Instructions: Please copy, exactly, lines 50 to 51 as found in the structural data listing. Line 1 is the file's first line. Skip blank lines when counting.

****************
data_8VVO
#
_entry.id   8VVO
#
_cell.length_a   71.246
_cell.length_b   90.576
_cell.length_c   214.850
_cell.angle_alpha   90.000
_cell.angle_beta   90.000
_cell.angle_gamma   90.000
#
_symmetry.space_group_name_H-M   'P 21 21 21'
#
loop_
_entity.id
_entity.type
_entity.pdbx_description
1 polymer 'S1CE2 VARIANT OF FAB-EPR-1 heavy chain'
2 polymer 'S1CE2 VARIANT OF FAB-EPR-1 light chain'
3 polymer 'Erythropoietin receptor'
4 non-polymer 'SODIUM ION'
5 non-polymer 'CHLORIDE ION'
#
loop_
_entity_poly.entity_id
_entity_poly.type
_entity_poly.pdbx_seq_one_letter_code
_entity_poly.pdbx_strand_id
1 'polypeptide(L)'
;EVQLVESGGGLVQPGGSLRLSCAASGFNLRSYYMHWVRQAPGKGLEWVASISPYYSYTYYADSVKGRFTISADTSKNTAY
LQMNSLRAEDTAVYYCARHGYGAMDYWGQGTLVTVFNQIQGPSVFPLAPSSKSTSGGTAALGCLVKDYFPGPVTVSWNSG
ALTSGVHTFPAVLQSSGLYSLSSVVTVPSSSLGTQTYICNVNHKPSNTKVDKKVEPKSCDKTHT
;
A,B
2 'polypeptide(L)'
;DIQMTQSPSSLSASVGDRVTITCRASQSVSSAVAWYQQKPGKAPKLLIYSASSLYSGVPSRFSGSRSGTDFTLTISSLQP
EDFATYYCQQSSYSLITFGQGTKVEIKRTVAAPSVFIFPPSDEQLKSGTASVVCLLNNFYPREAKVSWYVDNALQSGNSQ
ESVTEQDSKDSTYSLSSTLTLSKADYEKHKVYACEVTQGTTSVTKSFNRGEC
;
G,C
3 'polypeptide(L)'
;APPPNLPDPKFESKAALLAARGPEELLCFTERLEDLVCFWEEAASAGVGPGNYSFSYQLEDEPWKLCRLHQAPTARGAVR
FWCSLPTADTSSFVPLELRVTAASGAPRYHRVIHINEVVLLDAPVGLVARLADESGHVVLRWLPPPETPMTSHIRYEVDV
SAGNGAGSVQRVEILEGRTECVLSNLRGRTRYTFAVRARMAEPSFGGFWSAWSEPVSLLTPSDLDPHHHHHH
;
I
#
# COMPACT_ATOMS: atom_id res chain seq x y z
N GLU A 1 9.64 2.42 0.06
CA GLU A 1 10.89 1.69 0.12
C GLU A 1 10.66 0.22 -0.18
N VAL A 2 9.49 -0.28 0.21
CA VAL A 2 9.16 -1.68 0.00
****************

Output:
CA GLU A 1 10.89 1.69 0.12
C GLU A 1 10.66 0.22 -0.18